Texas

Don’t like red light cameras? These Texas lawmakers don’t either — and want to ban them

Some lawmakers say it’s time to turn off red light cameras in Texas.

And so far, a handful of proposals have been filed to do just that.

“The people of Texas have ... had enough,” said state Rep. Jonathan Stickland, R-Bedford, who filed one of the bills. “It’s time that we protect the rights of Texans and finally ban red light cameras.”

Critics have long said the cameras violate the U.S. Constitution and lead to rear-end accidents. Supporters say they make streets safer and generate needed money for cities.

The difference this time is that Texas Gov. Greg Abbott has weighed in on the issue.

“Red light cameras ... are expensive, studies indicate that they may increase accidents where deployed, and they pose constitutional issues,” he wrote in his Safeguarding, Security, Serving report released last year. “Texas should ban the use of these devices by preempting local authority to utilize them.”

The cameras are set so vehicles entering intersections after the light has turned red are photographed. After an offense, a $75 ticket is sent to the car’s owner.

Vehicles entering the intersection on yellow that are still in the intersection when the light turns red are not photographed, according to the Texas Department of Transportation.

Some of these cameras have been up and running across Texas for more than a decade.

And drivers in some areas of Texas, including Arlington in 2015, have already voted to take them out of their communities. An effort to do that last year in Fort Worth failed when organizers couldn’t get enough signatures on petitions asking city leaders to put the issue on the ballot.

Red light proposals

Stickland has filed House Bill 1631 to ban red light cameras.

Similar proposals have been filed through the years, including one by him in 2015, but none have made it through both the House and the Senate.

“I think the red light cameras violate the constitutional rights of Texans,” Stickland said.

He believes 2019 could be the year the proposal to turn off red light cameras actually becomes law.

“The Legislature is a slow moving giant and we are finally here,” he said.

State Sen. Bob Hall, R-Edgewood, filed a companion measure, Senate Bill 653.

“The law would stop new cameras,” Hall said, noting that “the only reason those cameras are there is to collect money as a revenue source.”

And state Rep. Jim Murphy, R-Houston, has filed HB 537 to require any city that operates red light cameras to conduct a study every five years to determine traffic volume, the number of violations at each intersection, safety concerns and more.

This bill, he said, “will ensure that potential camera sites are professionally and properly evaluated and that cities place these devices only where they are the best option for public safety.”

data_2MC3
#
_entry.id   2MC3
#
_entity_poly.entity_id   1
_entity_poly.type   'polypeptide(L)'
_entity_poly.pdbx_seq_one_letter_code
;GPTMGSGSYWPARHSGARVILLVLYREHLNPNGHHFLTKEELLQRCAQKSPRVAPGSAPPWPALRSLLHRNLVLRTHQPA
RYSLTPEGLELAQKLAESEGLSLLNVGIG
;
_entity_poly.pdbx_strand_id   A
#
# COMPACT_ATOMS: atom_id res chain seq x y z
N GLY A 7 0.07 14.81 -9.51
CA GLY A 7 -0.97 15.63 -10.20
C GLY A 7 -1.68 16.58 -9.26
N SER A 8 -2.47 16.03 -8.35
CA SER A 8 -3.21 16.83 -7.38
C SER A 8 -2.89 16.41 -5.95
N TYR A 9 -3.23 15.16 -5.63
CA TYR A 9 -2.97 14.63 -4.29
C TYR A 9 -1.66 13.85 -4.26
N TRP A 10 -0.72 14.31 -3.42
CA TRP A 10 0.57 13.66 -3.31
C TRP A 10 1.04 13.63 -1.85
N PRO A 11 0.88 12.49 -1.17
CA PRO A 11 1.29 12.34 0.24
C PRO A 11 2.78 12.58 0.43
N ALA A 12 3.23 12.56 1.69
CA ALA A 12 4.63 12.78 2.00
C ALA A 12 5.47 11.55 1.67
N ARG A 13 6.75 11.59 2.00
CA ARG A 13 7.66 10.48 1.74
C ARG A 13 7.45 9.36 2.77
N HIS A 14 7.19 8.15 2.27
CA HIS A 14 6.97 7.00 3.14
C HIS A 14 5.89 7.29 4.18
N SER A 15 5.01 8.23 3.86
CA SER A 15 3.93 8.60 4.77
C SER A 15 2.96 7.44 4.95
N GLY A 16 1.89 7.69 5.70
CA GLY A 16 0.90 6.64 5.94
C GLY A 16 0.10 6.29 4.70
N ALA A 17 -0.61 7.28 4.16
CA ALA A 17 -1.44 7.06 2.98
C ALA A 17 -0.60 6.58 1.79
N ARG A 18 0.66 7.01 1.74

Texas lawmakers have until the end of their legislative session, May 27, to pass any new bills.

Civil violation

Critics have long argued that anyone who receives red light camera tickets shouldn’t pay them because they are civil violations.

That means they don’t show up on driving records or affect insurance rates. And these unpaid tickets can’t be reported to a credit bureau, so credit ratings aren’t impacted.

Some Texas counties, such as Dallas, flag motorists with unpaid red-light tickets and block their vehicle registrations until the tickets are paid. Tarrant County does not block vehicle registration for unpaid light camera fines.

But any tickets left unpaid will trigger reminder notices and repeat notices that a $25 late fee will be added to the bill. And accounts with unpaid tickets may be flagged, which likely will block online registrations.

Tarrant County Tax Assessor-Collector Wendy Burgess said anyone who has an account that is flagged may go to any of the eight local tax assessor collector offices. There, they will be allowed — in person — to renew their registration no matter how many unpaid red light tickets they have.

State Sen. Pat Fallon, R-Prosper, has filed SB 459 to prevent county assessor collectors and the Texas Department of Motor Vehicles from refusing to register motor vehicles, or transfer the title of a vehicle, because of unpaid red light camera tickets. Hall filed a similar proposal, SB 413.

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Anna M. Tinsley grew up in a journalism family and has been a reporter for the Star-Telegram since 2001. She has covered the Texas Legislature and politics for more than two decades and has won multiple awards for political reporting, most recently a third place from APME for deadline writing. She is a Baylor University graduate.
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